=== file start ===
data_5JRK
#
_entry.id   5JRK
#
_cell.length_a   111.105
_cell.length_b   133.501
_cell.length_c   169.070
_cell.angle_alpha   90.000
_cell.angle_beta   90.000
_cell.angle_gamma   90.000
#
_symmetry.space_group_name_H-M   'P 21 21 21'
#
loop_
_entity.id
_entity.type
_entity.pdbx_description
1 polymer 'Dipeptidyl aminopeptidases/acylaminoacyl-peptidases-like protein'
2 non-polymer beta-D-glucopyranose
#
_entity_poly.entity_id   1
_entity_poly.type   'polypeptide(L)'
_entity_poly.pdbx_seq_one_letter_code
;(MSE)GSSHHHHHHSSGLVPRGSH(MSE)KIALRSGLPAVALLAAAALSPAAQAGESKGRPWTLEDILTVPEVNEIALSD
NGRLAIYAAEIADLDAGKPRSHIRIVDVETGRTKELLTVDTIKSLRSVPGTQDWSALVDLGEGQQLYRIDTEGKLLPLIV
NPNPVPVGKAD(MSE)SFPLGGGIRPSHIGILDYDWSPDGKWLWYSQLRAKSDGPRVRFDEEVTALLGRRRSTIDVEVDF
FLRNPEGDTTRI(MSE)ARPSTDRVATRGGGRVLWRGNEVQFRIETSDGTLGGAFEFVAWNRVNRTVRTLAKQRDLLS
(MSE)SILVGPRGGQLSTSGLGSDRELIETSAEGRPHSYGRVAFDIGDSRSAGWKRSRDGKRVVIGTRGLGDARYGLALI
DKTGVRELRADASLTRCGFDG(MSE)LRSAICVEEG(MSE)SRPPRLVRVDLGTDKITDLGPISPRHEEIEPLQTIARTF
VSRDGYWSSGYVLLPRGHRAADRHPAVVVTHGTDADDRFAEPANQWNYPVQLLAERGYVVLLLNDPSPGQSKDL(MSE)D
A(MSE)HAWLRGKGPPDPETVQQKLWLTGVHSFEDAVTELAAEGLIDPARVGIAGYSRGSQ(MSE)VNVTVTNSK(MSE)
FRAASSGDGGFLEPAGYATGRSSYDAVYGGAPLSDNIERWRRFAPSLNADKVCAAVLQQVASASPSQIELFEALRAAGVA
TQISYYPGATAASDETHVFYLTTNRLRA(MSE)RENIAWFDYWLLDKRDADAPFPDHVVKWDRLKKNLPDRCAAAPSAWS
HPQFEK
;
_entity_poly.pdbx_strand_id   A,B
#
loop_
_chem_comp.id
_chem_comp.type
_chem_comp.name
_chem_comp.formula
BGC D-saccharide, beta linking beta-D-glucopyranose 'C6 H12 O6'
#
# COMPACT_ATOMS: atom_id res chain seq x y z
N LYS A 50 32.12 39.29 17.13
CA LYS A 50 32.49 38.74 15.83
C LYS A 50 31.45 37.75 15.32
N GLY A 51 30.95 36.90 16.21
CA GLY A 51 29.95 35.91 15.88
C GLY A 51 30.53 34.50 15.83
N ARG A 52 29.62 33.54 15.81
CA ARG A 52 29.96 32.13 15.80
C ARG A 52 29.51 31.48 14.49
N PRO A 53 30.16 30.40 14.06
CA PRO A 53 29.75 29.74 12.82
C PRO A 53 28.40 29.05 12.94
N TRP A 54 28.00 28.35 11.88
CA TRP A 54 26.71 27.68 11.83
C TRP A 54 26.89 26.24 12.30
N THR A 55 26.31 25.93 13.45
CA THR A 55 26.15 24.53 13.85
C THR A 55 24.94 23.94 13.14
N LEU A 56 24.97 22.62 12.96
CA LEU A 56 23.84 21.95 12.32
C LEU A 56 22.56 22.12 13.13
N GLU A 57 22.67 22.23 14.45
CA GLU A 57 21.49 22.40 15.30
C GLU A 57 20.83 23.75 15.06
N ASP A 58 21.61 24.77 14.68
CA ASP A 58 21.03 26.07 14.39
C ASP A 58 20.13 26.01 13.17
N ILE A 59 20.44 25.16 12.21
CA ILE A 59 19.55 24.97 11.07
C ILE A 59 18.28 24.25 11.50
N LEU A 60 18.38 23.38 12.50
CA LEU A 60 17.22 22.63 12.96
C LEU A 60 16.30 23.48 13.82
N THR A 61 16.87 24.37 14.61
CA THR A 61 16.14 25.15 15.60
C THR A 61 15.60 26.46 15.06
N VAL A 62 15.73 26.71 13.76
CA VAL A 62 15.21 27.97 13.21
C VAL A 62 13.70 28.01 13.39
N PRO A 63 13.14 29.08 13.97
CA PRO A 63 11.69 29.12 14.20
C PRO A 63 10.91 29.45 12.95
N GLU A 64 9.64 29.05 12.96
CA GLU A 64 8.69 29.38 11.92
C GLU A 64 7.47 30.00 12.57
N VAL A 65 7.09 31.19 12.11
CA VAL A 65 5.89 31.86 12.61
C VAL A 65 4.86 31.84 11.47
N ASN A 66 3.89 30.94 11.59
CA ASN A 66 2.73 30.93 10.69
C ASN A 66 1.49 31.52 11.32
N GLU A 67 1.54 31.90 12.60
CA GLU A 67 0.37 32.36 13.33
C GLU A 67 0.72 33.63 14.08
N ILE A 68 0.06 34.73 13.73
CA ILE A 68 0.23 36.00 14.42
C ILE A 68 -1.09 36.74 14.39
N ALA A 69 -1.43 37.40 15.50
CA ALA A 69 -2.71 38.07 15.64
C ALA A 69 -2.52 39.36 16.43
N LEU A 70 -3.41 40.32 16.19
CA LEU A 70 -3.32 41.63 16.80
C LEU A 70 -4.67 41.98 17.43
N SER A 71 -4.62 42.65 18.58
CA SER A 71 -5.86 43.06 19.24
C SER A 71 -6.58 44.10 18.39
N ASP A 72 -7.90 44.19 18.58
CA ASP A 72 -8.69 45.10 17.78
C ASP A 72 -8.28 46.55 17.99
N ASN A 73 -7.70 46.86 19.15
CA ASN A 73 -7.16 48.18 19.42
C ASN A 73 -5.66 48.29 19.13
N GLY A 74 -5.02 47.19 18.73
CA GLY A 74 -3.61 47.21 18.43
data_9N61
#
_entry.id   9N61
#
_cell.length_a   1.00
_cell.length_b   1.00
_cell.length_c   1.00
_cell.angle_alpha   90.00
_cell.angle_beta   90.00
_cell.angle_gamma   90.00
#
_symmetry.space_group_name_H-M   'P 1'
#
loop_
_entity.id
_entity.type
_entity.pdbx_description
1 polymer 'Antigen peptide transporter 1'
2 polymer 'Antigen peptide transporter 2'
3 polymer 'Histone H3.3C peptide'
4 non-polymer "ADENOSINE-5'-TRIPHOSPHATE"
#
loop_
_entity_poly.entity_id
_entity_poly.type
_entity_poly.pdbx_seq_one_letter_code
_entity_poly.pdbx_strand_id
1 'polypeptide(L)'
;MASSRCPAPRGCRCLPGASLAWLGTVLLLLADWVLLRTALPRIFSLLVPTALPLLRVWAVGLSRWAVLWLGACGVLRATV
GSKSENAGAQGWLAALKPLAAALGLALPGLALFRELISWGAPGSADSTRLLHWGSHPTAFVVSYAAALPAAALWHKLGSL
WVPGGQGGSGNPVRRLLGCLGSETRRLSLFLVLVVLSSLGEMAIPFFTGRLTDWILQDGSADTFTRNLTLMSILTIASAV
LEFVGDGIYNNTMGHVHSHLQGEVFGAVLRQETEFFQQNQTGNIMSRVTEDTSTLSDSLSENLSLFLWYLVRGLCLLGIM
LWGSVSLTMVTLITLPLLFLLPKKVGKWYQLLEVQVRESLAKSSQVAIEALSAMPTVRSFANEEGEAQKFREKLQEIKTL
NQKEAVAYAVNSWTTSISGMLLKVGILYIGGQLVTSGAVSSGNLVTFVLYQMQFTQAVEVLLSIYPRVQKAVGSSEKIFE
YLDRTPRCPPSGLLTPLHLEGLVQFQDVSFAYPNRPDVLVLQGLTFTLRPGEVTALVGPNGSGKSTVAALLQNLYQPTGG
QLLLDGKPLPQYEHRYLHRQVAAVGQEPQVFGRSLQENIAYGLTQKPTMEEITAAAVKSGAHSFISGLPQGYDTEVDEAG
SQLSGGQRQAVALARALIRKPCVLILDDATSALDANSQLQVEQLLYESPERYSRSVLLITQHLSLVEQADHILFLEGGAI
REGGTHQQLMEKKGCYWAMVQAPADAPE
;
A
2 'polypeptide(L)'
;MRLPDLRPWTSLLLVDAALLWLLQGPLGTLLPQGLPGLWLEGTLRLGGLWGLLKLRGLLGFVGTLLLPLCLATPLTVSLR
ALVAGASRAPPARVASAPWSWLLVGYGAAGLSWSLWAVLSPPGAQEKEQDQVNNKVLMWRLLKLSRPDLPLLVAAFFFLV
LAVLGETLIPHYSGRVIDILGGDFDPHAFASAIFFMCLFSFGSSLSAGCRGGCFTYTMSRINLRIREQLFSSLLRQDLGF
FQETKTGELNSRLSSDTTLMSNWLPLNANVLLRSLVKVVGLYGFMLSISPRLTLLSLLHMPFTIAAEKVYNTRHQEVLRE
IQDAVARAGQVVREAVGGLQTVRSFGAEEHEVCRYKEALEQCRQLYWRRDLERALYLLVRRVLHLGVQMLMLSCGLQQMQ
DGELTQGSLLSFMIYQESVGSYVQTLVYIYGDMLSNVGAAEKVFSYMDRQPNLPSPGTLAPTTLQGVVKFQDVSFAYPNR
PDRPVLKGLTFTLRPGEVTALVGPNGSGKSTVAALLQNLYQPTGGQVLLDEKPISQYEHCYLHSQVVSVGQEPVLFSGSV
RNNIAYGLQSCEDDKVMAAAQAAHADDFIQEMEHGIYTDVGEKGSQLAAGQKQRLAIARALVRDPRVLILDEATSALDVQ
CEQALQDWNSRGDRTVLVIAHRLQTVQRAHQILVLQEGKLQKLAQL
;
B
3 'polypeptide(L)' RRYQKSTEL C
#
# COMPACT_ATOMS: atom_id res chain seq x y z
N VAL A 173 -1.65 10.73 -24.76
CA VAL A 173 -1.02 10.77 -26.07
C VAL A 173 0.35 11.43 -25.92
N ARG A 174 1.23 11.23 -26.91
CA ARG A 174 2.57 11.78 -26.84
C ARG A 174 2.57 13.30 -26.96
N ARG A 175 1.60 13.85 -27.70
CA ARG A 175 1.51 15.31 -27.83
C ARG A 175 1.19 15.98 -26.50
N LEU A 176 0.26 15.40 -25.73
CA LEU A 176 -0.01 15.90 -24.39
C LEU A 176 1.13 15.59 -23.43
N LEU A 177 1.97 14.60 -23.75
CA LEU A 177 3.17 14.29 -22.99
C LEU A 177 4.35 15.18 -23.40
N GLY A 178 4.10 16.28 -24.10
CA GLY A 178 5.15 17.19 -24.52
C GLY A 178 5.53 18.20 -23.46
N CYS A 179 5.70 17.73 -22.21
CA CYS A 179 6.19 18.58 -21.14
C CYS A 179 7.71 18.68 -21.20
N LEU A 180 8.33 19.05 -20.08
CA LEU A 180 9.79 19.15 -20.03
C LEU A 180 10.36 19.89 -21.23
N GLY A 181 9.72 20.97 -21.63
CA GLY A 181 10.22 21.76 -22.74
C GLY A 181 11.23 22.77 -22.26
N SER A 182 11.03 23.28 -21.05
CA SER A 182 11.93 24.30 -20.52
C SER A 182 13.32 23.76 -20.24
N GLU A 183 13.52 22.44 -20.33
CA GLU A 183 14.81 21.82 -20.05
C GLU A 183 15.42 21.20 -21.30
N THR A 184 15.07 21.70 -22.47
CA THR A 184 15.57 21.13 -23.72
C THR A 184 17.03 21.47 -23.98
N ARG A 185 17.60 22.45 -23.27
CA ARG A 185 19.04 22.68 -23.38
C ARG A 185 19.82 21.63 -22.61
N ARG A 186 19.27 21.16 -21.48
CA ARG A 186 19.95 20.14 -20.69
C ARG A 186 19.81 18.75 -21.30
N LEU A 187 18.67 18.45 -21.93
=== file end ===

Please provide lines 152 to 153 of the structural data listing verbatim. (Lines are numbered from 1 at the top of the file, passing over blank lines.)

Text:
LWGSVSLTMVTLITLPLLFLLPKKVGKWYQLLEVQVRESLAKSSQVAIEALSAMPTVRSFANEEGEAQKFREKLQEIKTL
NQKEAVAYAVNSWTTSISGMLLKVGILYIGGQLVTSGAVSSGNLVTFVLYQMQFTQAVEVLLSIYPRVQKAVGSSEKIFE